If you peruse the property market headlines today you will no doubt see a significant switch away from potential opportunities for capital gains back towards property rental yields. That is not to say that investor appetite for opportunities based more on capital gains than rental income has disappeared but the balance is certainly swinging back towards rental yields.
Rental yields back on the agenda
A couple of recent reports have highlighted areas such as Sunderland which offers the best student letting yields in the UK. There also seems to be renewed interest in Manchester which is offering relatively high rental yields approaching 7%. There are other areas of the UK which offer even greater rental yields, some even breaking through the double-digit barrier, but many have been neglected for some time.
In times of political calm many people tend to move towards capital gains opportunities as opposed to “boring” long-term rental yields. However, in light of the recent Brexit vote there is a degree of uncertainty and some investors are now looking towards property investments offering relatively high income yields as a form of safe haven.
Will the markets turn again?
Historically property investors have tended to move towards more capital gains orientated opportunities once the political arena calms, the economy starts to grow again and there is more confidence going forward. The recent decision to leave the European Union is groundbreaking for the UK, and the European Union, some believe it could even be a precursor to a long-term change in property investment trends.
For far too long UK investors have ignored the relatively high rental yields, often available in markets towards the north, in favour of London and property investments in the south of England. There will always be a relative gap between these two areas of the UK with regards to property prices simply because of the economic prospects. The south of England receives more than its fair share of capital investment which has attracted more than its fair share of new businesses and employment opportunities. Therefore, it stands to reason there will be greater long-term demand for properties where employment opportunities exist.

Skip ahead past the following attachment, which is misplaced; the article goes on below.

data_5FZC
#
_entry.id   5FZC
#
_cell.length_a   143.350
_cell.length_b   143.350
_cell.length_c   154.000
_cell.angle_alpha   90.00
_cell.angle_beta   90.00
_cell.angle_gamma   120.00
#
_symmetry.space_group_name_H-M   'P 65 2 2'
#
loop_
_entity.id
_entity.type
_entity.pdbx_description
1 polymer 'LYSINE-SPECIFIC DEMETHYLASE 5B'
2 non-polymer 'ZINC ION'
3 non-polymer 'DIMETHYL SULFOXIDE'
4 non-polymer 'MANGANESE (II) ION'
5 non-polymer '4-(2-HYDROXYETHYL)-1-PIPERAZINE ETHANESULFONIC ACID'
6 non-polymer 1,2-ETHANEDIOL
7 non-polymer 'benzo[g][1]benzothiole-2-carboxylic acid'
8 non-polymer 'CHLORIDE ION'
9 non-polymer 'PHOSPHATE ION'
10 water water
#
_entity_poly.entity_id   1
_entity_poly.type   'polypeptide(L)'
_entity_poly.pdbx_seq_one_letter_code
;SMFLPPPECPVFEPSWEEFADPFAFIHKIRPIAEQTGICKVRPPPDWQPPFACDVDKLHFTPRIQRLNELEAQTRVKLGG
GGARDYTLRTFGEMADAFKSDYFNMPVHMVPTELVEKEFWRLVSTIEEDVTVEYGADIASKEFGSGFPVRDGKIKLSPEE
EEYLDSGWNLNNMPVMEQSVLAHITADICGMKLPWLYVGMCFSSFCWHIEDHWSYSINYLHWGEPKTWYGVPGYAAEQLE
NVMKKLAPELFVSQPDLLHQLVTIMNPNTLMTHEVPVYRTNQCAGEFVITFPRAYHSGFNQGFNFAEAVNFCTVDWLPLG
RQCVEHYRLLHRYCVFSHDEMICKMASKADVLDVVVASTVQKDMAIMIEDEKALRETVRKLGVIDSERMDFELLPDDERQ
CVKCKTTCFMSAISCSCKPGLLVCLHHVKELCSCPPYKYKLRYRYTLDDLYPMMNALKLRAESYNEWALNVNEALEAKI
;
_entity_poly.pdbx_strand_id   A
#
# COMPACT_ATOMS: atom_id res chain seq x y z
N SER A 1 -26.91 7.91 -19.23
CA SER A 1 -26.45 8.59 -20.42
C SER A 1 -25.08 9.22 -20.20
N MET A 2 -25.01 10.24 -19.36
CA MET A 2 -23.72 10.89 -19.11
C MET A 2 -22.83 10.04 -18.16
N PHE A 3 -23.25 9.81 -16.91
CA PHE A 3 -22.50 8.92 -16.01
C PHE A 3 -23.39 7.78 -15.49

Investors have short memories
In theory the idea of moving back towards higher yielding property investments makes perfect sense as a backbone for a long-term property portfolio. This argument is strengthened when you consider the UK property market is unlikely (at least in the short to medium term) to return to the days of large capital gains seen in the boom times. However, investors often have very short memories even though many will have had their fingers burnt chasing a quick capital gain – they will be back!
There is nothing wrong in short-term trading of property assets in the right environment and when the right opportunities present themselves. However, if you are looking towards a long term career in property investment it makes sense to give yourself a backbone of solid long-term properties with relatively high rental yields. This will help with cash flow and there is nothing stopping you keeping some funds aside for more speculative short-term capital gains based investment opportunities.